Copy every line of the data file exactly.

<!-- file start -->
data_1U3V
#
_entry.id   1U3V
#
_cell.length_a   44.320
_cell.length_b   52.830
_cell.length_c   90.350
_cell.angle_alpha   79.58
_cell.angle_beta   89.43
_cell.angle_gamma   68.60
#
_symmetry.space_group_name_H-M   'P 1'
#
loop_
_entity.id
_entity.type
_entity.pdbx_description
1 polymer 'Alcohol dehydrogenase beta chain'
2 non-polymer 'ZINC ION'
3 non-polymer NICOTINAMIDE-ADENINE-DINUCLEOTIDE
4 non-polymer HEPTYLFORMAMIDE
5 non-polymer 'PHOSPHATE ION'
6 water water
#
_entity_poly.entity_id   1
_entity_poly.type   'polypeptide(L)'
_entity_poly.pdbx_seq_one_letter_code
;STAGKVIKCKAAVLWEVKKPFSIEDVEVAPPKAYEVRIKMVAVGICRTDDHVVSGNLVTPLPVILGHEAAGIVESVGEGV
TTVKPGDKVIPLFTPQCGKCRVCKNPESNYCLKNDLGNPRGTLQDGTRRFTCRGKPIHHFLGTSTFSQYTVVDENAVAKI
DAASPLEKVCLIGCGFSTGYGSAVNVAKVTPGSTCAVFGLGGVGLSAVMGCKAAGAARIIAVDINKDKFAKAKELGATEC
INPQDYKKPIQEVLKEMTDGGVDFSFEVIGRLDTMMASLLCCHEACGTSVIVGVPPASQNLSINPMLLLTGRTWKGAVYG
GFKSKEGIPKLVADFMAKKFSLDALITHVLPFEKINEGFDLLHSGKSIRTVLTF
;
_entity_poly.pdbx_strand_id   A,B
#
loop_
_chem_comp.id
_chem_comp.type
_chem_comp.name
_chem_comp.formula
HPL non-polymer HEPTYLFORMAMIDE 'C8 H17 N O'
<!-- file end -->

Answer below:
data_1U3V
#
_entry.id   1U3V
#
_cell.length_a   44.320
_cell.length_b   52.830
_cell.length_c   90.350
_cell.angle_alpha   79.58
_cell.angle_beta   89.43
_cell.angle_gamma   68.60
#
_symmetry.space_group_name_H-M   'P 1'
#
loop_
_entity.id
_entity.type
_entity.pdbx_description
1 polymer 'Alcohol dehydrogenase beta chain'
2 non-polymer 'ZINC ION'
3 non-polymer NICOTINAMIDE-ADENINE-DINUCLEOTIDE
4 non-polymer HEPTYLFORMAMIDE
5 non-polymer 'PHOSPHATE ION'
6 water water
#
_entity_poly.entity_id   1
_entity_poly.type   'polypeptide(L)'
_entity_poly.pdbx_seq_one_letter_code
;STAGKVIKCKAAVLWEVKKPFSIEDVEVAPPKAYEVRIKMVAVGICRTDDHVVSGNLVTPLPVILGHEAAGIVESVGEGV
TTVKPGDKVIPLFTPQCGKCRVCKNPESNYCLKNDLGNPRGTLQDGTRRFTCRGKPIHHFLGTSTFSQYTVVDENAVAKI
DAASPLEKVCLIGCGFSTGYGSAVNVAKVTPGSTCAVFGLGGVGLSAVMGCKAAGAARIIAVDINKDKFAKAKELGATEC
INPQDYKKPIQEVLKEMTDGGVDFSFEVIGRLDTMMASLLCCHEACGTSVIVGVPPASQNLSINPMLLLTGRTWKGAVYG
GFKSKEGIPKLVADFMAKKFSLDALITHVLPFEKINEGFDLLHSGKSIRTVLTF
;
_entity_poly.pdbx_strand_id   A,B
#
loop_
_chem_comp.id
_chem_comp.type
_chem_comp.name
_chem_comp.formula
HPL non-polymer HEPTYLFORMAMIDE 'C8 H17 N O'